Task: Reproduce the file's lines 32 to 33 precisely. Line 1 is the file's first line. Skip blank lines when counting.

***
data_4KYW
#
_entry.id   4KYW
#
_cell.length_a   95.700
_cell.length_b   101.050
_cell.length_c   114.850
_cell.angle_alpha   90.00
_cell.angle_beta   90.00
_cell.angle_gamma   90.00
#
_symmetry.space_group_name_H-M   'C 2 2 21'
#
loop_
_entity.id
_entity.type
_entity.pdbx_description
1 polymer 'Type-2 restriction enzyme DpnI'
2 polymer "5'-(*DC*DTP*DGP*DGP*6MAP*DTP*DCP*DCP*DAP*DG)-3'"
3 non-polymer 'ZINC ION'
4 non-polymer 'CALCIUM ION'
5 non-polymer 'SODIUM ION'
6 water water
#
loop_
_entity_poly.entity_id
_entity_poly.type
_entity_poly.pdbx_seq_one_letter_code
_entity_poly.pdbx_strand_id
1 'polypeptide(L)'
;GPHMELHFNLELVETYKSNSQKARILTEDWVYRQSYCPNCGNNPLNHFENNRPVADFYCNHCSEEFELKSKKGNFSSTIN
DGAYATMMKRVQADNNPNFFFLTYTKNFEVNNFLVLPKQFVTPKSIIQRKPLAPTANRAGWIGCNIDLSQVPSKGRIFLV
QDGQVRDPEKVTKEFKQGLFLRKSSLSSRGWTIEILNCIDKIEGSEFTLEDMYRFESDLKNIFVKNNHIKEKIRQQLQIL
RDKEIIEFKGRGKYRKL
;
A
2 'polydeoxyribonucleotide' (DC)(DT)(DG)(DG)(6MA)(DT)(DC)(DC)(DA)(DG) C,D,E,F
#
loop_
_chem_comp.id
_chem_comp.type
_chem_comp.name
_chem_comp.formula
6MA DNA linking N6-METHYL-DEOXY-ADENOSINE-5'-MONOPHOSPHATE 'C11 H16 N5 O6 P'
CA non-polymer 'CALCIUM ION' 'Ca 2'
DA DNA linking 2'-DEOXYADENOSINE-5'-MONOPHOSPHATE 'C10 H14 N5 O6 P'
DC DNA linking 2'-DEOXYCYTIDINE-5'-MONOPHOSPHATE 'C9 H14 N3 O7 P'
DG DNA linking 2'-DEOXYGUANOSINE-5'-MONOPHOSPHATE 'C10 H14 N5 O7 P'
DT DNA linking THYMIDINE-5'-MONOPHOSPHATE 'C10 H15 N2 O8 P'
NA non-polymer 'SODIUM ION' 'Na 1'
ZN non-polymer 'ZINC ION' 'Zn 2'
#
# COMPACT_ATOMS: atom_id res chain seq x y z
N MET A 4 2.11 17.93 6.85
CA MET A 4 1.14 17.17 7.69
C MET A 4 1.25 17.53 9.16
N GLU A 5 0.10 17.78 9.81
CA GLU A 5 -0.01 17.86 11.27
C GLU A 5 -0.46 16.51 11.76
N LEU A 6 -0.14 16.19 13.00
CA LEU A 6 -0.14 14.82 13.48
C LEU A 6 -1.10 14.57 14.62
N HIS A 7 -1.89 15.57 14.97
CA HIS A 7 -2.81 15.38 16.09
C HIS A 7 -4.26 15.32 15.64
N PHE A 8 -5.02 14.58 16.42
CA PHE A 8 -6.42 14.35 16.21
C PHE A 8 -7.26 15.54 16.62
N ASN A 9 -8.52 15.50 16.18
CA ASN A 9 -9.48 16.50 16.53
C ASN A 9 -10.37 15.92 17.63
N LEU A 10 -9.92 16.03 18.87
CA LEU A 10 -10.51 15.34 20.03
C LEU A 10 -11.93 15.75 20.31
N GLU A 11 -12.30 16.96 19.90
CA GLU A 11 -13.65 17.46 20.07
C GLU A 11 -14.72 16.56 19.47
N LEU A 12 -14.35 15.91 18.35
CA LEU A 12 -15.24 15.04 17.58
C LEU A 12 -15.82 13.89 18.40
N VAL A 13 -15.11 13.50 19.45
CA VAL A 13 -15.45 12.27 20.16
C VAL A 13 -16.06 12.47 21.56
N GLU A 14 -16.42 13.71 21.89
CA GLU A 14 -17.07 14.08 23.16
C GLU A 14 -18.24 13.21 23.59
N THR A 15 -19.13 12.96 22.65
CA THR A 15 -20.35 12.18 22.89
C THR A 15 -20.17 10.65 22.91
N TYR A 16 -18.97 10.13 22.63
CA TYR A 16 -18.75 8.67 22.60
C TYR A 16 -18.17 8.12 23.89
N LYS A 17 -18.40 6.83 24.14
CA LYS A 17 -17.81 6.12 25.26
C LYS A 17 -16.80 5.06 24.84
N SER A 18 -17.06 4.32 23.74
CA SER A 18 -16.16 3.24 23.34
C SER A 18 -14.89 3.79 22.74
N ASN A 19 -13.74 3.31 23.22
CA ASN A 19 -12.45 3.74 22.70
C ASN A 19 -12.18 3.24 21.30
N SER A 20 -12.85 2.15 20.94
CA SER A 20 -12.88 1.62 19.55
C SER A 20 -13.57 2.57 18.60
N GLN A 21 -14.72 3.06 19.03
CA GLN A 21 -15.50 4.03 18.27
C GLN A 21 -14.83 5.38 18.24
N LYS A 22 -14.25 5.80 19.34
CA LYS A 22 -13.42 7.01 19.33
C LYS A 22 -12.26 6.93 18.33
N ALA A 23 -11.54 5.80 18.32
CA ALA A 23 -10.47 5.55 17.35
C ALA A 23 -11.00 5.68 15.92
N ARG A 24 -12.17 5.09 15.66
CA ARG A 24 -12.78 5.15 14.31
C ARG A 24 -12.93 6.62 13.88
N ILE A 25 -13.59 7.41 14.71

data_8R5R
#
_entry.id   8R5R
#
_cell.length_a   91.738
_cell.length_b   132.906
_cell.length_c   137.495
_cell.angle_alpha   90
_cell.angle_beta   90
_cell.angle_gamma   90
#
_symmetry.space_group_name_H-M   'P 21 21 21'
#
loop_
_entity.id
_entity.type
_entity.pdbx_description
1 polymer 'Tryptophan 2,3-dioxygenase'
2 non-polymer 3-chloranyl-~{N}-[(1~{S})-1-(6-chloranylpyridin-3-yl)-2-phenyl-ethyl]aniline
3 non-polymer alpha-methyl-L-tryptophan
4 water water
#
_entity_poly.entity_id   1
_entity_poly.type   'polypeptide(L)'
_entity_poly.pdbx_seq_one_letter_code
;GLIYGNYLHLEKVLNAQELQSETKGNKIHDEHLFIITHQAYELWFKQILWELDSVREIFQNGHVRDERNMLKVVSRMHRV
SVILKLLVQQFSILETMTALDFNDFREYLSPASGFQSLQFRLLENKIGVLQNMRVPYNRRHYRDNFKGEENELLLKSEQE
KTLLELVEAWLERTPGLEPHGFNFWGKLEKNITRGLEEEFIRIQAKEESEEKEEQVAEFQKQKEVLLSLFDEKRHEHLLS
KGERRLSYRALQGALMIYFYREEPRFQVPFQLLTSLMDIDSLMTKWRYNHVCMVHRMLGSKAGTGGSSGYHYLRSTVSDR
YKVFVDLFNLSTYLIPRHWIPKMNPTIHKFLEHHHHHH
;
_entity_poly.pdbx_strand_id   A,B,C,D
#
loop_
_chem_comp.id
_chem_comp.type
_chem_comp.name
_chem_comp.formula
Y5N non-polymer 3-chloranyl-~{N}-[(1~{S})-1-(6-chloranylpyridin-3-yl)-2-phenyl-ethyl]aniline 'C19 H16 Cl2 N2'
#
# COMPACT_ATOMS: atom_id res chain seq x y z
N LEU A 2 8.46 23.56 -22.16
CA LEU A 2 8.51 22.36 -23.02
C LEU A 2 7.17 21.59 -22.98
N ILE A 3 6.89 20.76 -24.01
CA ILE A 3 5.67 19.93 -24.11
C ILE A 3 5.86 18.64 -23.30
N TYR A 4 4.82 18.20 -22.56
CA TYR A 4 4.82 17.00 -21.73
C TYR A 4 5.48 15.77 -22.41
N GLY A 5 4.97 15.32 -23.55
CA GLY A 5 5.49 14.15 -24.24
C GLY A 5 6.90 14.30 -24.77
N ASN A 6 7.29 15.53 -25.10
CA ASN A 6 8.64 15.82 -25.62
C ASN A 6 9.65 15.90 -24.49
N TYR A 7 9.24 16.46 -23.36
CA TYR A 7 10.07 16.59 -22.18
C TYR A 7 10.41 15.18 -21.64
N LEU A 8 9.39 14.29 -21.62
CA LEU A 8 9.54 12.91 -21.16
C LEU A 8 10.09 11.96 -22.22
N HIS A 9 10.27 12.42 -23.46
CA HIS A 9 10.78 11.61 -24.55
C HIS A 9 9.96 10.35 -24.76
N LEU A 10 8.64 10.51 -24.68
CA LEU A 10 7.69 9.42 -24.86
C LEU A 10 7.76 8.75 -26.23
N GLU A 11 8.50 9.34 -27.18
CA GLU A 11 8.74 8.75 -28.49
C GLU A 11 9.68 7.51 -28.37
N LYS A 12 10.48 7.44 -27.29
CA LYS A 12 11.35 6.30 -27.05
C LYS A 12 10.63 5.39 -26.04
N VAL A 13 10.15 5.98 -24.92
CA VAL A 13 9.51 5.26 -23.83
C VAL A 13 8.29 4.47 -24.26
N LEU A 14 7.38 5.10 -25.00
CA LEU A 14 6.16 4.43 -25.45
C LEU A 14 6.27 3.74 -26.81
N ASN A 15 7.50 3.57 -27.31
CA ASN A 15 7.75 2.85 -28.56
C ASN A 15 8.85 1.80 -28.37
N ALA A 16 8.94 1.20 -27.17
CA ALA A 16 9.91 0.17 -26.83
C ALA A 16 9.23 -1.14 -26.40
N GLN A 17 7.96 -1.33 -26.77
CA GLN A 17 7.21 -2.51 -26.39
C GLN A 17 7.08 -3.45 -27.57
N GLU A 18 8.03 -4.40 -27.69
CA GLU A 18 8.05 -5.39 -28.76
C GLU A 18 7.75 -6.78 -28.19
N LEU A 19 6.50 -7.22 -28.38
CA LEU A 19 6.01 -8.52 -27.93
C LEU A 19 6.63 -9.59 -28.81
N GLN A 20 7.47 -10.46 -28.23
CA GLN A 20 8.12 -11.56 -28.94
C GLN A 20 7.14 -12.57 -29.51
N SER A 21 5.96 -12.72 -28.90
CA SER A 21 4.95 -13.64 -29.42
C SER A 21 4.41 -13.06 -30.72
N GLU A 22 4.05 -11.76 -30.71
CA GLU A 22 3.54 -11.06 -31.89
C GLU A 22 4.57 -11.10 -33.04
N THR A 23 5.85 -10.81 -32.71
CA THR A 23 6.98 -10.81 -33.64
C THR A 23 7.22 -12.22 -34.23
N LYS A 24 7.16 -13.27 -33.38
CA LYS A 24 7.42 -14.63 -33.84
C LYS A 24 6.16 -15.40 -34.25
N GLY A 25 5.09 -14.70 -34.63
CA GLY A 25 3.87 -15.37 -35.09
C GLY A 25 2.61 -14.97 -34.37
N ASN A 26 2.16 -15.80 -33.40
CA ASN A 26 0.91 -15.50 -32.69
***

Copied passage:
DGAYATMMKRVQADNNPNFFFLTYTKNFEVNNFLVLPKQFVTPKSIIQRKPLAPTANRAGWIGCNIDLSQVPSKGRIFLV
QDGQVRDPEKVTKEFKQGLFLRKSSLSSRGWTIEILNCIDKIEGSEFTLEDMYRFESDLKNIFVKNNHIKEKIRQQLQIL